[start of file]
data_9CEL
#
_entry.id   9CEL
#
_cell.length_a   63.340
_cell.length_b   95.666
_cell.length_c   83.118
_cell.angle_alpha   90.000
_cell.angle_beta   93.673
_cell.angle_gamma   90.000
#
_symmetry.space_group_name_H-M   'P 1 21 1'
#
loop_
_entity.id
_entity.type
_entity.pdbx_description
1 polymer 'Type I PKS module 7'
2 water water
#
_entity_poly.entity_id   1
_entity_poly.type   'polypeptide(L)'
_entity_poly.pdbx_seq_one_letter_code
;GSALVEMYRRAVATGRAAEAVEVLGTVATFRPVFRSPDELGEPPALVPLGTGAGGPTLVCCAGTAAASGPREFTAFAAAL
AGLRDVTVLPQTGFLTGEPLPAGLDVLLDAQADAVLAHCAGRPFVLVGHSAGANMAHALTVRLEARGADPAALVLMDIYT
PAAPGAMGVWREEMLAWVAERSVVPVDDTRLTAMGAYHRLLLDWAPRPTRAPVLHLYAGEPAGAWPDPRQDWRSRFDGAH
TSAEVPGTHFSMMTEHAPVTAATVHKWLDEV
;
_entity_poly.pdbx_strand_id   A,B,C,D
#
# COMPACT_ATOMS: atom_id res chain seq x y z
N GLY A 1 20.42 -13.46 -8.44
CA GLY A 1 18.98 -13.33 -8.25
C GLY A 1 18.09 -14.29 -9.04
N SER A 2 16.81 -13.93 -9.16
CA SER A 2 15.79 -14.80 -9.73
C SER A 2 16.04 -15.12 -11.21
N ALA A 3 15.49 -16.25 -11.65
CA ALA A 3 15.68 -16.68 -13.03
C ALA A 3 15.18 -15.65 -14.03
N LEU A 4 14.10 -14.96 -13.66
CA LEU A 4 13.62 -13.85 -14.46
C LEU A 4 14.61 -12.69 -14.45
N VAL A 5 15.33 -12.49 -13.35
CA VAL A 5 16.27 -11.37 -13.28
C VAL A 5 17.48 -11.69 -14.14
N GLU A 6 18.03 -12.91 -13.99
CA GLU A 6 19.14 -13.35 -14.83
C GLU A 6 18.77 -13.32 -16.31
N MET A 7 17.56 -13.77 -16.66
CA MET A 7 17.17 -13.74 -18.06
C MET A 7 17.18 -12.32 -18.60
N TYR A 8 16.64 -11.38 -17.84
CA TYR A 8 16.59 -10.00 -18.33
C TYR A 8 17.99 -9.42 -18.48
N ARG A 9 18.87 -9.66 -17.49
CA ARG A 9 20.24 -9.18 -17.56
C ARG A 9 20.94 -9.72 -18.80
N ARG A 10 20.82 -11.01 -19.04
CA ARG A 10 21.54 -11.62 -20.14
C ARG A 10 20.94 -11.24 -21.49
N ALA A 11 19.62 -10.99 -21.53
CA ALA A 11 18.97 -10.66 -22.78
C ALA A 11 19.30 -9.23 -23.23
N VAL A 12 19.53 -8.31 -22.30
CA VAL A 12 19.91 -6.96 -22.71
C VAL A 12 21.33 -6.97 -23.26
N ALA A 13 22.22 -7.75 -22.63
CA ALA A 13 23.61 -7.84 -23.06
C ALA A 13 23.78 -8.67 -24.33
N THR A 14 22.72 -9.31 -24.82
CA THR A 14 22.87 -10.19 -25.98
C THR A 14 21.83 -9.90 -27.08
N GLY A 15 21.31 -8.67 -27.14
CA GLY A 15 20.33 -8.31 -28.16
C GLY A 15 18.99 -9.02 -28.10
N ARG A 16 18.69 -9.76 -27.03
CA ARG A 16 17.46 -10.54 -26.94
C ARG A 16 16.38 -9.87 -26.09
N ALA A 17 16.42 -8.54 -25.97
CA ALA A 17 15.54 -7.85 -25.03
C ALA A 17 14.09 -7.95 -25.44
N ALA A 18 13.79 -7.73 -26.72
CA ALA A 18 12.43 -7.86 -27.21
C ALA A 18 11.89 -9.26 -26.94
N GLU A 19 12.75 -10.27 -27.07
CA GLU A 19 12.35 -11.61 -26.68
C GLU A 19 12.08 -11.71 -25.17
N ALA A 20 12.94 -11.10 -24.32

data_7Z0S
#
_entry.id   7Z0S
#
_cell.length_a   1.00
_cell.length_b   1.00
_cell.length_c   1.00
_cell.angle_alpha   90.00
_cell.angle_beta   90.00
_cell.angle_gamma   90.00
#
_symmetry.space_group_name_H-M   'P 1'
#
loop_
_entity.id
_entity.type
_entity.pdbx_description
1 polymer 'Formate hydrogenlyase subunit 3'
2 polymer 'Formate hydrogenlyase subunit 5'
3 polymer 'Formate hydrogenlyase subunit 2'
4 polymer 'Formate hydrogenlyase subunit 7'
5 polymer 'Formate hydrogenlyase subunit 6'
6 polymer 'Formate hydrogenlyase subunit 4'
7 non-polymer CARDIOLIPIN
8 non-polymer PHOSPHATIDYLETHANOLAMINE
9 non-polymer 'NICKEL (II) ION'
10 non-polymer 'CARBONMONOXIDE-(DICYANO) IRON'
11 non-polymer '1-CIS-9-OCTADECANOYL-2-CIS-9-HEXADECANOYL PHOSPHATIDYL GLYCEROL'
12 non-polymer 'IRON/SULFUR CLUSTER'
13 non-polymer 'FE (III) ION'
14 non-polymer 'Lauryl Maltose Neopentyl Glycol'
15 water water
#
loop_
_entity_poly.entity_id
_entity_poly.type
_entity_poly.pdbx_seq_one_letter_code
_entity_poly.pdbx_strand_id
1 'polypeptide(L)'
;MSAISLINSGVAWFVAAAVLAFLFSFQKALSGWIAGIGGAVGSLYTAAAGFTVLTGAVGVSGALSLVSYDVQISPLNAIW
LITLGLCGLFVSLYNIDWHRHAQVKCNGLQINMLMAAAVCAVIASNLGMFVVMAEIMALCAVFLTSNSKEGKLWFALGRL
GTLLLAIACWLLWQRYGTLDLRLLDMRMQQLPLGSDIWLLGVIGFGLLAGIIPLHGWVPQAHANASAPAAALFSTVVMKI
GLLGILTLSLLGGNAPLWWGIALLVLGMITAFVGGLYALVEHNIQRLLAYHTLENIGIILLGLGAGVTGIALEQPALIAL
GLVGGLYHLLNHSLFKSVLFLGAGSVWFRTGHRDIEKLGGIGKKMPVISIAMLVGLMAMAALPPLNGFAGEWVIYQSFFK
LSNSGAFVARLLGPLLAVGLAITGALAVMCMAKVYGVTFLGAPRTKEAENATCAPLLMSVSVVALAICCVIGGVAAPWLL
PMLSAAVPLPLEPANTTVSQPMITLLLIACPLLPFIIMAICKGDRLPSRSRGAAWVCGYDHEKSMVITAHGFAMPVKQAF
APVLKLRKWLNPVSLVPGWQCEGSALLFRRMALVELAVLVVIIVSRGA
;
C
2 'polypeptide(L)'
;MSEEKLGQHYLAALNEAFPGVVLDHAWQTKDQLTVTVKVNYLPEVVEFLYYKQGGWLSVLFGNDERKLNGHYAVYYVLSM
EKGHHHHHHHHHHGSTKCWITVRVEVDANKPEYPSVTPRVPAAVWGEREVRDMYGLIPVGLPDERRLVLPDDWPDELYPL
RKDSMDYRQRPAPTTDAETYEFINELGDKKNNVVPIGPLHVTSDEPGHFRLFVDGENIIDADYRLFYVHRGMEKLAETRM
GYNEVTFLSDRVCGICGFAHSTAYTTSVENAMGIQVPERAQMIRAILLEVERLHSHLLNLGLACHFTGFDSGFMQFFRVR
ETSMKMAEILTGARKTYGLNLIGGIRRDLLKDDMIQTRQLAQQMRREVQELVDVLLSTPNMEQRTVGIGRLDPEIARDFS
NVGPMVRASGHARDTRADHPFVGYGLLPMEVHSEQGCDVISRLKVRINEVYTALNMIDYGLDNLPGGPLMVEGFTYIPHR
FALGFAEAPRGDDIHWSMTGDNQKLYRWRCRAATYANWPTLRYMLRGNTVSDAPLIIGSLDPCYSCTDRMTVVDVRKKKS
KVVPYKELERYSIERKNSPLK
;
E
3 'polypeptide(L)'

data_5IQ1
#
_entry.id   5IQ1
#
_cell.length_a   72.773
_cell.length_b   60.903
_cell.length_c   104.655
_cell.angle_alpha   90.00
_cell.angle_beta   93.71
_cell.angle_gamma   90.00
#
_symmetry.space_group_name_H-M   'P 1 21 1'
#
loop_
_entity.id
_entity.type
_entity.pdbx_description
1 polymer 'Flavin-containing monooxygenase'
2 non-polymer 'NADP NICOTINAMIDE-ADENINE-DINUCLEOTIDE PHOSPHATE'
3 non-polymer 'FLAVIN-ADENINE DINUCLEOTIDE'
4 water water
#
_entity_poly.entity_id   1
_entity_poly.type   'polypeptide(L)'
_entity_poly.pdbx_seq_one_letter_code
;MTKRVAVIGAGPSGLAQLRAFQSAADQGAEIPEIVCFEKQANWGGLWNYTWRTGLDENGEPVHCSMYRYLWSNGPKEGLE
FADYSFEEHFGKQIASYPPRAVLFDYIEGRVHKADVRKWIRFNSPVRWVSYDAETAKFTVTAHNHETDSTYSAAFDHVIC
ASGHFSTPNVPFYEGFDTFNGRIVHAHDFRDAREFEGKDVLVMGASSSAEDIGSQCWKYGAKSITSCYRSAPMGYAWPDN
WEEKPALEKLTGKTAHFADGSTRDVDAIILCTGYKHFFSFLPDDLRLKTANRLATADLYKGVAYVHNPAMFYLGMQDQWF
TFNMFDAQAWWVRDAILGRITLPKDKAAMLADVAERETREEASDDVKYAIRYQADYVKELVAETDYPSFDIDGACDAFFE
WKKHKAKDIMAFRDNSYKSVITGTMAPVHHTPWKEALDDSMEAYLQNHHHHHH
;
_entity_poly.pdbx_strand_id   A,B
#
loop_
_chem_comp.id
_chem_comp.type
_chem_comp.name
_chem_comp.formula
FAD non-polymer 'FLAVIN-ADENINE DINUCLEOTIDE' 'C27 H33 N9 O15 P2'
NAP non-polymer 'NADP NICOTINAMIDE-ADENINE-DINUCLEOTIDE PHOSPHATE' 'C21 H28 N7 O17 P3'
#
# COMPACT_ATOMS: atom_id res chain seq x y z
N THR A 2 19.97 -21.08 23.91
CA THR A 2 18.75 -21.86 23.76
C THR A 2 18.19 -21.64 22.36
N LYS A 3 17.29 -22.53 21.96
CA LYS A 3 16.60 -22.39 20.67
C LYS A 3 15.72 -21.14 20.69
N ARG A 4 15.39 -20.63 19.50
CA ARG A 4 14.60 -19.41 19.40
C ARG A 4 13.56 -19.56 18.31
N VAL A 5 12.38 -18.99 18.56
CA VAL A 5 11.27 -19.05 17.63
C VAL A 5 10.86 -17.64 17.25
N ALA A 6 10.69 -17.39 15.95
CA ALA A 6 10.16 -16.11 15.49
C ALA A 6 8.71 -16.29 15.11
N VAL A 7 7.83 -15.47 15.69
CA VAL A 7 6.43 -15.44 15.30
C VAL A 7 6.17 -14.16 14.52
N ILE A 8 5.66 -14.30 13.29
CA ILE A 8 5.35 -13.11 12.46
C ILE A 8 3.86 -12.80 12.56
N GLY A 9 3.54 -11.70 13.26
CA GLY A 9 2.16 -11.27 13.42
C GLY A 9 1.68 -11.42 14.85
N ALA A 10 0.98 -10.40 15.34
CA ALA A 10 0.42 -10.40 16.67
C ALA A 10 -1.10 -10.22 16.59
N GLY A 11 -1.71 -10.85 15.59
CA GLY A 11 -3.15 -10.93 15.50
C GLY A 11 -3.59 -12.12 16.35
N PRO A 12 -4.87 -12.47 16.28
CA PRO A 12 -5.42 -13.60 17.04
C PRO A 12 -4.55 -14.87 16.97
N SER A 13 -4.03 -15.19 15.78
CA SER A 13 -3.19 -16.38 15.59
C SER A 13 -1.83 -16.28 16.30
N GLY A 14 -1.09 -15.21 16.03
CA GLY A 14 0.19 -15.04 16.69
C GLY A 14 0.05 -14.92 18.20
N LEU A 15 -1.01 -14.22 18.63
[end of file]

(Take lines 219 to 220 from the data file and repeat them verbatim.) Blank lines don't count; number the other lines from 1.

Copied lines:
CA ALA A 10 0.42 -10.40 16.67
C ALA A 10 -1.10 -10.22 16.59